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Bringing the context to the forefront of developing a just society

In JUST SOCIETY, we want to promote equality by strengthening the rule of law and access to justice and redistributive public policies through teaching, research, and public engagement.

For this purpose, JUST SOCIETY draws on expertise in the rule of law, welfare state development and, particularly, the intrinsic and instrumental benefits of the so-called ‘Nordic model’. As JUST SOCIETY to some extent works to forward this Nordic model, while the JUST SOCIETY team only represents the global North and primarily work with partners in the Global South, we continuously face the challenge of escaping a North to South transposition.

I believe that JUST SOCIETY will be able to face this challenge. The project enjoys a large support base comprised of experts not just on the Nordic countries, but also globally. Furthermore, our project team have considerable knowledge and an understanding of various non-Nordic contexts as well as extensive experience with empirically grounded research approaches. And most importantly, we constantly challenge each other with alternative perspectives arriving from the different disciplines we represent.

Meanwhile, JUST SOCIETY can only meet the challenge through collaboration with local partners both in teaching, in research, and in public engagement. It is a raison d’être of JUST SOCIETY’s position, given our base in the Global North, to raise funding to create and finance strong research networks and partnerships in and with Global South research institutions; and, on this foundation, to facilitate interdisciplinary and cross-national dialogue on how to strengthen the rule of law and access to justice and redistributive public services.

For my part, I bring with me a long-lived interest in global development that begun in my teenage years and has informed both my studies and, later on, my research. Since first learning about the potential developmental effects of taxation during my BA in Political Science, taxation has been the center of attention in my research. During my degree in Political Science, I took a detour to Centre of African Studies at University of Edinburgh to study a MA in Africa and International Development. This greatly shaped me as a researcher and informed my constructivist methodological underpinnings and my qualitative, at times interpretivist, research approach.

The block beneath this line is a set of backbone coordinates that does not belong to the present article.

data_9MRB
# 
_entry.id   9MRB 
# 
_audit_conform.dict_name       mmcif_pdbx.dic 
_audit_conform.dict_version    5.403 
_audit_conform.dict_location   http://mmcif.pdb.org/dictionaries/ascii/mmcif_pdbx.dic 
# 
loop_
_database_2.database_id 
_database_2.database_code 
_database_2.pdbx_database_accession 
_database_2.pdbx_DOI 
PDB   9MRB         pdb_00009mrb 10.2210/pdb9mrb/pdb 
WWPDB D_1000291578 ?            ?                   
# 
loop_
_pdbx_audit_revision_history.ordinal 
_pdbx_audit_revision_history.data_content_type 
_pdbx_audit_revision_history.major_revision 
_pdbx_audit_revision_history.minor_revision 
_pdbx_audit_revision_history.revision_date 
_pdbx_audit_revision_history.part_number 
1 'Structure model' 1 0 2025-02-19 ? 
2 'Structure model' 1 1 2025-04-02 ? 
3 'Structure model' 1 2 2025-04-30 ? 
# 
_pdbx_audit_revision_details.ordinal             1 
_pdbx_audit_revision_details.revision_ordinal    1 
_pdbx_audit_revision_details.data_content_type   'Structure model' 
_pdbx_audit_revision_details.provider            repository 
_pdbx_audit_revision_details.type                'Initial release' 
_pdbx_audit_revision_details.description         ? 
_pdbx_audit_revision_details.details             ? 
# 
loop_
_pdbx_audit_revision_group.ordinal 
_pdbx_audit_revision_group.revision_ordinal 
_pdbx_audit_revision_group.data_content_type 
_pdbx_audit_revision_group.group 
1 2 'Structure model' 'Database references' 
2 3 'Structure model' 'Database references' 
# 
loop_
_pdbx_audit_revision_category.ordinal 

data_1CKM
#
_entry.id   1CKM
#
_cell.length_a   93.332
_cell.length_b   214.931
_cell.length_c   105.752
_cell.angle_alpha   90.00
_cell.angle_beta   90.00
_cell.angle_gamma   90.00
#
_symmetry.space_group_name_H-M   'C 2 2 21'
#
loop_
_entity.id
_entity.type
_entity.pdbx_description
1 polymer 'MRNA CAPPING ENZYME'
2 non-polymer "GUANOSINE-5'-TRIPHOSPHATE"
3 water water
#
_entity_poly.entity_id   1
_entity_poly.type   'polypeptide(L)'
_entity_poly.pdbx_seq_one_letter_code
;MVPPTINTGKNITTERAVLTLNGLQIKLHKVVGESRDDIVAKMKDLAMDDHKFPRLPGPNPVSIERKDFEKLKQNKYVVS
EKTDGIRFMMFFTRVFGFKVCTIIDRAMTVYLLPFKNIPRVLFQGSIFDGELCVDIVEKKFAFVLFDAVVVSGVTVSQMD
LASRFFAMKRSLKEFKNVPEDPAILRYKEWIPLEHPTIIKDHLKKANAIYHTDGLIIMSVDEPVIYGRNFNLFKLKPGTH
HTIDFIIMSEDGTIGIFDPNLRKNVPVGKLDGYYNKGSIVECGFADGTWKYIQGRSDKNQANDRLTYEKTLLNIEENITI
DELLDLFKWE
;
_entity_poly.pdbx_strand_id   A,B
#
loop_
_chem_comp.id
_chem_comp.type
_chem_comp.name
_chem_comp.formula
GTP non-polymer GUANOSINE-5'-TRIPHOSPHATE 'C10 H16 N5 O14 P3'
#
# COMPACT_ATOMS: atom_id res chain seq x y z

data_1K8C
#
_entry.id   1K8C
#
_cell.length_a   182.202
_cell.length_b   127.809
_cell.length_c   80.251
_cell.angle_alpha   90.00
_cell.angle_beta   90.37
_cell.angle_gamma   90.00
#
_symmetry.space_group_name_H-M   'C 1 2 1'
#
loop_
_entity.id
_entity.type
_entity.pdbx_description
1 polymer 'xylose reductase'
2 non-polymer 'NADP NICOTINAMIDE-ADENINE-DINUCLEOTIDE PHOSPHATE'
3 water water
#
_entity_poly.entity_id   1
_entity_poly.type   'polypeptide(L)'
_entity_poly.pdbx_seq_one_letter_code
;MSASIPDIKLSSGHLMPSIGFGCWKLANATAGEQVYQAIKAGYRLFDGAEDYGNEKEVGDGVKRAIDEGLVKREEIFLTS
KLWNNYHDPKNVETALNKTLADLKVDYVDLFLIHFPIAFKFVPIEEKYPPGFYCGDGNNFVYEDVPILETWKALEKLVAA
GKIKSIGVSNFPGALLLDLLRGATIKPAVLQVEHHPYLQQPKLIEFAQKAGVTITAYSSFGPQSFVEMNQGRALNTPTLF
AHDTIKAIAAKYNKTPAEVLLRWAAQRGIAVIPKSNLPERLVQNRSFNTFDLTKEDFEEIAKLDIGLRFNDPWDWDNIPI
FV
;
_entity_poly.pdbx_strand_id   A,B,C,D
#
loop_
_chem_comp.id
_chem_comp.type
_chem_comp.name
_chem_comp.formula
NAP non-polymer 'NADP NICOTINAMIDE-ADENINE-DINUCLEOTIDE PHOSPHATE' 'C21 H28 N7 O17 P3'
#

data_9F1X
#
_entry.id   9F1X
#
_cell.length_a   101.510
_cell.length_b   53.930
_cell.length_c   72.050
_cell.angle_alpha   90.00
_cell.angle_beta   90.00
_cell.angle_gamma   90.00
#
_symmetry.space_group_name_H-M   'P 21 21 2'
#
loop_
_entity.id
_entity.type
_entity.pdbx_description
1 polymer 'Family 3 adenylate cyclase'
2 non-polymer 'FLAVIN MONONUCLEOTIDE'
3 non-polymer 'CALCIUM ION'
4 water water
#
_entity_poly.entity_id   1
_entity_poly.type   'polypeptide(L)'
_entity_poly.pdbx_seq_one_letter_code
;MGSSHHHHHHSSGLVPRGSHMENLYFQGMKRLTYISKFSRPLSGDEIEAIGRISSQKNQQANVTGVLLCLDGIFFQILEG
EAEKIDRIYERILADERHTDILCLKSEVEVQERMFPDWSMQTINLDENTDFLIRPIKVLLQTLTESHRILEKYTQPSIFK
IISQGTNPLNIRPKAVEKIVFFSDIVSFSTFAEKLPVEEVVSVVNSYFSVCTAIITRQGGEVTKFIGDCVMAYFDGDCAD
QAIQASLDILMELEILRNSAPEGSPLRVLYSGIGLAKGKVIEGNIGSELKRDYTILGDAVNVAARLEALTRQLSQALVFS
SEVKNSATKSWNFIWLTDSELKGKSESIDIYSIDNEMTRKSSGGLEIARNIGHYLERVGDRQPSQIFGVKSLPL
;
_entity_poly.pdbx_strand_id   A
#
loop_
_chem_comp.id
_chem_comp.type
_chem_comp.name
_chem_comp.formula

I have had opportunities to do field research in Kenya, Rwanda, and latest in Senegal as part of my PhD, where I conducted research on taxation and social accountability and state-society relations. More broadly, I am interested in the role of taxation in accountable governance, redistribution, and welfare state development in the Global South, with an empirical focus on sub-Saharan Africa. In my research, I combine the empirical approach of social anthropology and area studies with the theoretical landscape and comparative logics from the field of comparative politics. I always bring empirical observations about the social, political, and economic contexts of my research object to the forefront of my analyses, which often lead me to engage critically with theories from a grounded and highly contextual perspective. 

Therefore, and most importantly, I bring to JUST SOCIETY a belief in the imperative of understanding and integrating contextual conditions, institutions and structures in our research, teaching and public engagement. Taking, for example, the Nordic model: While it might have worked well for us, it is fundamentally rooted in the distinct history of our socio-economic and political development.

It is not given whether the Nordic model and/or which of its components are relevant in other countries that have their own unique history. Indeed, there is no single conception of what the Nordic Model and its core components are. Perhaps, it can also be questioned whether the Nordic model is attainable. This question is especially relevant in times where the model is under pressure and revision in its countries of origin due to changes in social and economic structures. Consequently, it would be futile trying to make the Nordic model fit squarely elsewhere. And this would defeat JUST SOCIETY’s purpose.

Rather, to accomplish its mission, JUST SOCIETY will first and foremost have to deepen the understanding of how local social, legal, and political institutions influence an effective and equal access to justice and redistributive public policies. I believe this to be the first step towards strengthening institutions to promote equality. And I look forward to walking the talk.

Ane Karoline Bak

24 March 2021

Responsible for page: Social Science

Last Updated 26.08.2021